# Can anyone figure this out?

squaccerman
Posers and Puzzles 12 Jul '04 20:53
1. squaccerman
The 17th coming
12 Jul '04 20:53
What is the minimum number of tickets you need to buy for the UK national lottery to ensure winning ten pounds? For those not familiar with the lottery 6 numbers are picked from 49, and you need 3 to win ten pounds.
2. 13 Jul '04 01:19
Originally posted by squaccerman
What is the minimum number of tickets you need to buy for the UK national lottery to ensure winning ten pounds? For those not familiar with the lottery 6 numbers are picked from 49, and you need 3 to win ten pounds.
You would need to have every single combination of three numbers using the numbers between 1 and 49, inclusive. That is 49 choose 3, which equals:

49! / ((49-3)! * 3!) = 18,424.

Note that every six-number combination already contains a number of three-number combinations, 6 choose 3:

6! / ((6-3)! * 3!) = 20.

This reduces the number of combinations:

18,424 / 20 = 921.2.

Round this value up to 922 tickets. All the tickets would be arranged so that every combination was accounted for. The decimal result and the rounding indicate that a few three-digit combinations would be repeated.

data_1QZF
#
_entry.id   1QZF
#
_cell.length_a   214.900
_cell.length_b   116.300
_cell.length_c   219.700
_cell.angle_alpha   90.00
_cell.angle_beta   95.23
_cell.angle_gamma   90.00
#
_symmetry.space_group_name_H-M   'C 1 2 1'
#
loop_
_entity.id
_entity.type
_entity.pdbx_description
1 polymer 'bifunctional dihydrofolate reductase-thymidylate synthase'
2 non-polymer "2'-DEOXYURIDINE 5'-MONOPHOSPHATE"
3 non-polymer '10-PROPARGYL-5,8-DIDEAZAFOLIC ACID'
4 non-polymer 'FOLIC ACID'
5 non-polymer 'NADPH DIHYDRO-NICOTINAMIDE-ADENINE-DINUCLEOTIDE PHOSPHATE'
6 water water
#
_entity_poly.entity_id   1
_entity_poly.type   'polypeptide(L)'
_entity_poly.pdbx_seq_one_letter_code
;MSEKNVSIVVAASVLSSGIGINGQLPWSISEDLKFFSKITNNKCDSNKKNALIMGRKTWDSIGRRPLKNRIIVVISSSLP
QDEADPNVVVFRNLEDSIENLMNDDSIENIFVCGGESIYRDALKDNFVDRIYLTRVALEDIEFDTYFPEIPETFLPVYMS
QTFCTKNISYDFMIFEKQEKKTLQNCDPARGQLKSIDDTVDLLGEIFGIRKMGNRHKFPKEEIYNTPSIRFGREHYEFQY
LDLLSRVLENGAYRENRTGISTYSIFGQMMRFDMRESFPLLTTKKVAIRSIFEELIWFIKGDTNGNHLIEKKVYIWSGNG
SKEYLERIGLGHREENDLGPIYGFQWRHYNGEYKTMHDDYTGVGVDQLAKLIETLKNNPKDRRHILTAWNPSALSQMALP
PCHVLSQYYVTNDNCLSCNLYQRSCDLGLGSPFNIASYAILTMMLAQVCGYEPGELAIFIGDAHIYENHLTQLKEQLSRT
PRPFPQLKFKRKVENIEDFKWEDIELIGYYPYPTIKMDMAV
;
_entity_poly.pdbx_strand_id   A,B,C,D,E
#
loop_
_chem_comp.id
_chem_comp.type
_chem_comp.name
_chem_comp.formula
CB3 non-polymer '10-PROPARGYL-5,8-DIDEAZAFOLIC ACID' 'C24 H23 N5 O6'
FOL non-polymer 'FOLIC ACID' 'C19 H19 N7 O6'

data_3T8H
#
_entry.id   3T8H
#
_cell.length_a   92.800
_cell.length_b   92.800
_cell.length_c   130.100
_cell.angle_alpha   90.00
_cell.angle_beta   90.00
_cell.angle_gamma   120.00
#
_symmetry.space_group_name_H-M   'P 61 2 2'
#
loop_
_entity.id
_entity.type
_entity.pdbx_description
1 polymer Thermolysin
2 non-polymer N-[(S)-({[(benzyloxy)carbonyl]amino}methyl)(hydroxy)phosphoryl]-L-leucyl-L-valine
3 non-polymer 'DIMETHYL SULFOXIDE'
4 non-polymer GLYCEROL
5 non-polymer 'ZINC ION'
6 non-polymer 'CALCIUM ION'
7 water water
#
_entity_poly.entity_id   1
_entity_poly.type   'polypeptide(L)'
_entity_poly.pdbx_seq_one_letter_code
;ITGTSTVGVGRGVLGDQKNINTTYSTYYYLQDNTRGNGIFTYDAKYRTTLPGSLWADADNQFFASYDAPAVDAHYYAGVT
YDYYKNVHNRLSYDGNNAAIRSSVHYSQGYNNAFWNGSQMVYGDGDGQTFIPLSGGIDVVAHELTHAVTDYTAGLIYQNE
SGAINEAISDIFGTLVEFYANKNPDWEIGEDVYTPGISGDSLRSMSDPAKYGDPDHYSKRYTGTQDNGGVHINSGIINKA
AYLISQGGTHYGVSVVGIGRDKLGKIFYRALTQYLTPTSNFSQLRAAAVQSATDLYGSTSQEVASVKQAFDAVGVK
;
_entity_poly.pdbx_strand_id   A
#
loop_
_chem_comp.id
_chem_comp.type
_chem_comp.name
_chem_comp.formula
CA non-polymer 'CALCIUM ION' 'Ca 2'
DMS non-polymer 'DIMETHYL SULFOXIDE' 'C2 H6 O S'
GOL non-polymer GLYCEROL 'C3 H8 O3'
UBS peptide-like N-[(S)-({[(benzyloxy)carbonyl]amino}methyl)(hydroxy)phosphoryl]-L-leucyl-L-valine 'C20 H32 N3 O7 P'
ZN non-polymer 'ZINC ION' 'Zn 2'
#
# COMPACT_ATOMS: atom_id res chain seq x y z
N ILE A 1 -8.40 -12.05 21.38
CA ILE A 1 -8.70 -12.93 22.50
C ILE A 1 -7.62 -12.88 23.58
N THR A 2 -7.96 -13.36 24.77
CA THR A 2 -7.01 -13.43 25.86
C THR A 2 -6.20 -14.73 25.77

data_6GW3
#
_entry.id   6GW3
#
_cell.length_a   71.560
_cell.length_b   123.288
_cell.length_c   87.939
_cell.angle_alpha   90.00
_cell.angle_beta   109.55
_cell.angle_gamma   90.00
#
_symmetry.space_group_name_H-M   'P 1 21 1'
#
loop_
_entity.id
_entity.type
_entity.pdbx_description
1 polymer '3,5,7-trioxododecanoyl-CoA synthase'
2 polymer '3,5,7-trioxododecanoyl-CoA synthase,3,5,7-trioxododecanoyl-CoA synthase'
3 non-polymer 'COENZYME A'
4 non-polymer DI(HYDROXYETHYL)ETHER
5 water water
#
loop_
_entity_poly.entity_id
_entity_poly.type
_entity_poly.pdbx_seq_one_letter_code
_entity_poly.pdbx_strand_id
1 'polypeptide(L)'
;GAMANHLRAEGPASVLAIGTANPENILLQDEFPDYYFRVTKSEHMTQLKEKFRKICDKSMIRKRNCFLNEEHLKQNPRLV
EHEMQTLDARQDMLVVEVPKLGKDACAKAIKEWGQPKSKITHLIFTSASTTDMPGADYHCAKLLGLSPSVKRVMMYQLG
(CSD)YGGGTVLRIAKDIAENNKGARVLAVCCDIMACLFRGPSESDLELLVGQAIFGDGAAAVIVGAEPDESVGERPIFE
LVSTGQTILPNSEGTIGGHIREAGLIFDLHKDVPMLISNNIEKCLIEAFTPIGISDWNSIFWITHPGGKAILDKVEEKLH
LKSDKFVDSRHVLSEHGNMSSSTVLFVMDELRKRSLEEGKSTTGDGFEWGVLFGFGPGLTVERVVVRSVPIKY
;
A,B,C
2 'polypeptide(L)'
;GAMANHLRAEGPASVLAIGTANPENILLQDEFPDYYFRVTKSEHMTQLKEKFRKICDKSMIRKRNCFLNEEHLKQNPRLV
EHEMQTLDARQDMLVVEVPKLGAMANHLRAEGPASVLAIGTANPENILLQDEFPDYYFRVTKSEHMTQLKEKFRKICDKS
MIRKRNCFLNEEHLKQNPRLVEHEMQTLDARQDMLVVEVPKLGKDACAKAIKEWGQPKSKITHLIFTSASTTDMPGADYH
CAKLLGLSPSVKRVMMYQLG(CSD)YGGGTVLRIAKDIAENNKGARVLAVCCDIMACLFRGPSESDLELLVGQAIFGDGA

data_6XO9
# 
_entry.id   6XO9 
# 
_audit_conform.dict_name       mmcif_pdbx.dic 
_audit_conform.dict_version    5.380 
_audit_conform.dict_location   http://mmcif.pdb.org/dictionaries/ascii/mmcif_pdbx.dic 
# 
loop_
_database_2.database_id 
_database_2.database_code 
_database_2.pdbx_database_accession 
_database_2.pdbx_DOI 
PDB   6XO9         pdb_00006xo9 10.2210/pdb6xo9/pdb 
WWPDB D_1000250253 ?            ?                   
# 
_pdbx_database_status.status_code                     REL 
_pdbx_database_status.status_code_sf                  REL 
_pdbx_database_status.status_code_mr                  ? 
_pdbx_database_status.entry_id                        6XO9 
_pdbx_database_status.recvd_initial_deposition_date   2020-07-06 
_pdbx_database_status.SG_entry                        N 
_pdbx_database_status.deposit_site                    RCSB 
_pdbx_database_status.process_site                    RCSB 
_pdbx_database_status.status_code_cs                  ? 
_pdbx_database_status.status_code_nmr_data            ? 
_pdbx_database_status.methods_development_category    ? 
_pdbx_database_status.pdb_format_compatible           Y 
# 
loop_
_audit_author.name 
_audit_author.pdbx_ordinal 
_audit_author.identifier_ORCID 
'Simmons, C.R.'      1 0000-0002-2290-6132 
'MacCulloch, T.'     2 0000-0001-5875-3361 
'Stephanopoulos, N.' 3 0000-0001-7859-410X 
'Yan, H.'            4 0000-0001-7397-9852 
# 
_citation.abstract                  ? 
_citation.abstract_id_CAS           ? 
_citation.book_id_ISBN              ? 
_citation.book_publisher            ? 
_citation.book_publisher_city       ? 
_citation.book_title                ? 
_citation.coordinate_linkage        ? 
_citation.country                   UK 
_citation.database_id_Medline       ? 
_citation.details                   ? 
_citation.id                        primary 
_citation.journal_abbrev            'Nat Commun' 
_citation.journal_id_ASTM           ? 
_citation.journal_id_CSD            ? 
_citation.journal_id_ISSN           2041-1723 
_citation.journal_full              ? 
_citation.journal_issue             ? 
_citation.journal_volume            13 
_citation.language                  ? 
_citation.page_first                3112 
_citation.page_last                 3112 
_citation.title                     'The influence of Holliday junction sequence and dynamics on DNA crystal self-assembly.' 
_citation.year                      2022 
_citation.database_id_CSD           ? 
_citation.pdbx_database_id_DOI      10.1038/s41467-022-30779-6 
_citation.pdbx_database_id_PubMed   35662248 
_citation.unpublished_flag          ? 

In any case, it is obviously not worth it to win 10\$.

-Ray.
3. Acolyte
Now With Added BA
13 Jul '04 11:42
Originally posted by rgoudie
You would need to have every single combination of three numbers using the numbers between 1 and 49, inclusive. That is 49 choose 3, which equals:

49! / ((49-3)! * 3!) = 18,424.

Note that every six-number combination already contains a number of three-number combinations, 6 choose 3:

6! / ((6-3)! * 3!) = 20.

This reduces the number of combinatio ...[text shortened]... binations would be repeated.

In any case, it is obviously not worth it to win 10\$.

-Ray.
I'm not convinced by this argument - how do you know that the tickets can be chosen with so little overlap? Also, why must every possible triple be covered? It is sufficient to cover only those triples made of numbers from 1 to 46, and it may be possible to reduce this number further.

Your answer is probably roughly right, but I can't see how to get the exact answer and prove it.
4. 14 Jul '04 01:48
Originally posted by Acolyte
I'm not convinced by this argument - how do you know that the tickets can be chosen with so little overlap? Also, why must every possible triple be covered? It is sufficient to cover only those triples made of numbers from 1 to 46, and it may be possible to reduce this number further.

Your answer is probably roughly right, but I can't see how to get the exact answer and prove it.
I see what you mean.

This obviously needs more work.

-Ray.
5. FatElvis
mmm.....burgers
14 Jul '04 11:56
The chance of you winning £10 is 1 in 57 (ish).
....so if you buy 57 tickets you might win.

I know the logic is dodgy but statistically it stands up